# Finding my way with Cura 10.06

I’ve been using Cura as my go-to 3D-printer slicer for quite some time now. Compared to Slic3r, it’s faster and produces more optimized G-Code (using the same settings in both slicers, Cura’s prints were faster for me- but as always, YMMV). However, Cura provides less tweakable options than Slic3r, so it takes some getting used to.

So, I was using Cura 10.04 under OSX (10.10 and 10.11), and all was nice and good. Suddenly, I wild bug appeared. As shown in the picture below, Cura uses some text overlays on the 3D-viewer to display information: print duration, filament usage, estimated cost, type of view, etc. On my machine, all text overlays were suddenly gone! Rebooting, reinstalling, re*ing, etc, didn’t seemed to solve the issue. And, needless to say, using a slicer without the aforementioned infos is quite frustrating.

Furthermore, this bug seemed to afflict only a handful of unlucky bastards: Google pointed me to one unanswered forum entry, and to one GitHub issue ticket. The latter got a response from one of Cura’s developers, which stated that they’re “not working on a fix, as we will be repacing the whole UI in a few months, which no longer uses this old font rendering code”.

All right then. The dev’s answer was posted mid-April 2015, so I figured a new version should already exist. Indeed, in the list of beta releases, Cura 10.06 was available for download. I grabbed it and got going.

The UI got heavily revamped, and lots of options were made available (bringing a Slic3r-y level of tweakability to Cura). A quick tour in Cura’s Preferences > Settings allows you to select which options you want to edit in the main window. No need for much detail here, as the help pop-ups on each option make the whole experience nicely intuitive.

Unfortunately, as new options were added, others were lost. When first configuring Cura, you need to add a printer. In previous versions, you could choose from a list of models or just go with a “generic” machine – to which you’d add dimensions and other relevant informations. This option is no longer readily available – you have to pick a model from the list! Having a DIY printer that looks like nothing on the list, I was quite frustrated. For test purposes, I picked the Prusa-i3 preset (though my printer uses a bed roughly four times as big).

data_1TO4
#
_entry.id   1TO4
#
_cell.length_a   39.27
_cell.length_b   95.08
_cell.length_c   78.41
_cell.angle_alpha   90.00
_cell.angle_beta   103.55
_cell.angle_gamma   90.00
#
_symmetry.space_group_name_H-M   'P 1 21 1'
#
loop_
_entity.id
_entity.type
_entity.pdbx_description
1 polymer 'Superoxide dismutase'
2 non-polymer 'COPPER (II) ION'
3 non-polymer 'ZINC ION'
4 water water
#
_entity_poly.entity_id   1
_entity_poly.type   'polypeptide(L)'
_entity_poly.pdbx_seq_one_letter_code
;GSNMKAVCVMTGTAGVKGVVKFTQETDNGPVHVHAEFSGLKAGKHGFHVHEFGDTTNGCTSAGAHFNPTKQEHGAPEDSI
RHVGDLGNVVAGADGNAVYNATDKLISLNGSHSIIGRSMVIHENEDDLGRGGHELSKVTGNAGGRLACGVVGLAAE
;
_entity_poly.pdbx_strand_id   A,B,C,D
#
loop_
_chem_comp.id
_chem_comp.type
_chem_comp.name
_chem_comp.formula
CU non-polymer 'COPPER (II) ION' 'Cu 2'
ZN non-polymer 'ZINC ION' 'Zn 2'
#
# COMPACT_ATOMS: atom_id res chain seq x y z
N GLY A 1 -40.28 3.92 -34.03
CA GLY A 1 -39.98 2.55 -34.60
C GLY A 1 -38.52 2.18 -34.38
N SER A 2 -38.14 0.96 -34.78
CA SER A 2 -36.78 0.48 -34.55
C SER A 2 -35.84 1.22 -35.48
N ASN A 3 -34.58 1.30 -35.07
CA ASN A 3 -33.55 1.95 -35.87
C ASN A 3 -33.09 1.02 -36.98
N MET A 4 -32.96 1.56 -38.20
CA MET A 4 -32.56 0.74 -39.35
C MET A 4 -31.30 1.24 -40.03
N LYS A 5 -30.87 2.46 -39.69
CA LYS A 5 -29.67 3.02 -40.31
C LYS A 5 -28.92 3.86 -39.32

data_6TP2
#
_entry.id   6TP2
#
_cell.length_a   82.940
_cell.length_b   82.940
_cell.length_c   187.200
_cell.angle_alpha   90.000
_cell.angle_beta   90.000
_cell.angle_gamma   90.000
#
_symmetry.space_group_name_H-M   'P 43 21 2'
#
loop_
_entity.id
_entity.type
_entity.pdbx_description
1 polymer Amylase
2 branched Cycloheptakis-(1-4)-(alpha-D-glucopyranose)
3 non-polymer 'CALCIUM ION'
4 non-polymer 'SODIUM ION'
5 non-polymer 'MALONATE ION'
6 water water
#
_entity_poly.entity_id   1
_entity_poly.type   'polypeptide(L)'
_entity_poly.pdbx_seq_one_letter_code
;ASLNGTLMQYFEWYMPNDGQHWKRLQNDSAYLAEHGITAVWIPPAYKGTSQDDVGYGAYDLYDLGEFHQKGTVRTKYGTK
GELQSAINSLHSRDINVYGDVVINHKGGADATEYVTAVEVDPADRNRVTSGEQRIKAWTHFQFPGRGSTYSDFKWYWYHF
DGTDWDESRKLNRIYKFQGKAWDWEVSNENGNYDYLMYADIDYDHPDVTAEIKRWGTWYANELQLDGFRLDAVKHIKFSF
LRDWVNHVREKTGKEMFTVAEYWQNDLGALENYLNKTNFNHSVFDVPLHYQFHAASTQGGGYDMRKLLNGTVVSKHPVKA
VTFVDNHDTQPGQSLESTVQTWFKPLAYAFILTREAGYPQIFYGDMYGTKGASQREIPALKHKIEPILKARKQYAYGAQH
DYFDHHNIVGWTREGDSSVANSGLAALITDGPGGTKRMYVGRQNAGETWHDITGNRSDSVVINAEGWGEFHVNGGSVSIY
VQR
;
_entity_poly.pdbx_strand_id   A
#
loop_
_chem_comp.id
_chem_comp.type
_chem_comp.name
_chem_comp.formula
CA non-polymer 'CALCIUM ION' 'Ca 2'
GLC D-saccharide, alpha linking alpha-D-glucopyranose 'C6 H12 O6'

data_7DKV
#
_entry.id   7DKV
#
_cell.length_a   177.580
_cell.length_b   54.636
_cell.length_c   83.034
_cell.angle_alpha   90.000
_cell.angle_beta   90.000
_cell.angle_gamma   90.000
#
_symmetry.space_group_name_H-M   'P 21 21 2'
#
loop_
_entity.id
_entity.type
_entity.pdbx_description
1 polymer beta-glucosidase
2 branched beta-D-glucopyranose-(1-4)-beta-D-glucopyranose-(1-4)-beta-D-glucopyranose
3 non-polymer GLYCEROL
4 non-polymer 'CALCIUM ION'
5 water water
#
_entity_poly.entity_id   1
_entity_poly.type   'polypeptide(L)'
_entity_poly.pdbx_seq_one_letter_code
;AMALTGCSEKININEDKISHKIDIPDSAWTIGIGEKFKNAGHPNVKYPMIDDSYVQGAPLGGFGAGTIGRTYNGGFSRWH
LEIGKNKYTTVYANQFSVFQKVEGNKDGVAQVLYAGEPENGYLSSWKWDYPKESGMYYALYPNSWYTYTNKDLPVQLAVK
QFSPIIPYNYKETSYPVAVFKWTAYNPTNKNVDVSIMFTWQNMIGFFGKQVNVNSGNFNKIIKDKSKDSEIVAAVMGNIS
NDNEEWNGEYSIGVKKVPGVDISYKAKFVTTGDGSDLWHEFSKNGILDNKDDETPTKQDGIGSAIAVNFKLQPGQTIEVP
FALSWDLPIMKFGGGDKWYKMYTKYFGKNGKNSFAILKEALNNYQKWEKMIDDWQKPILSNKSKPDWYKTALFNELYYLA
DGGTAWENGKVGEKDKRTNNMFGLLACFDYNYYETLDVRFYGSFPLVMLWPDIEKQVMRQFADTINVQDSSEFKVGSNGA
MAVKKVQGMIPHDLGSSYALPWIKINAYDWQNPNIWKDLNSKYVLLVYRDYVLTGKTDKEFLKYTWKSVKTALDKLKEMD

On top of that – and that was the killer for me – there is no option to edit the Start/End G-Code procedures. While this sounds trivial/useless for most off-the-shelf printers, it won’t (probably) work with a custom machine (e.g., like mine). For instance, due to the form and size of my printer’s bed, I can’t go homing XYZ like a Prusa-i3 would do (and as the preset G-Code insists on doing).

After shelving Cura 10.06 for some days, I stumbled on this page on the RepRap Wiki. It shed some precious light on the workarounds required to solve these (and other) problems. As it turns out, much of Cura’s printer configurations are set in JSON files – a file per printer model, stored in Cura’s installation folder, under resources > machines. To add my custom printer, I’ve copied the prusa_i3.json preset to a new custom_3dcnc.json in the same folder, and went on editing it. The JSON entries are pretty self-explanatory:

Changing the id and name fields makes your custom printer appear on Cura’s list. Also note: AFAIK, you need a STL model for your printer’s bed (commenting out the field platforms won’t work). By default, they’re stored under resources > meshes. I could reuse one, but I’ve simply exported my printbed’s STL from my CAD program.

Last, but not least, machine_start_gcode and machine_end_gcode are what I was looking for. Add the G-Code inside a single pair of quotes, with commands spaced with a newline character (\n) and you should be golden. Save the file, reload Cura, and you’re good.

’til next time.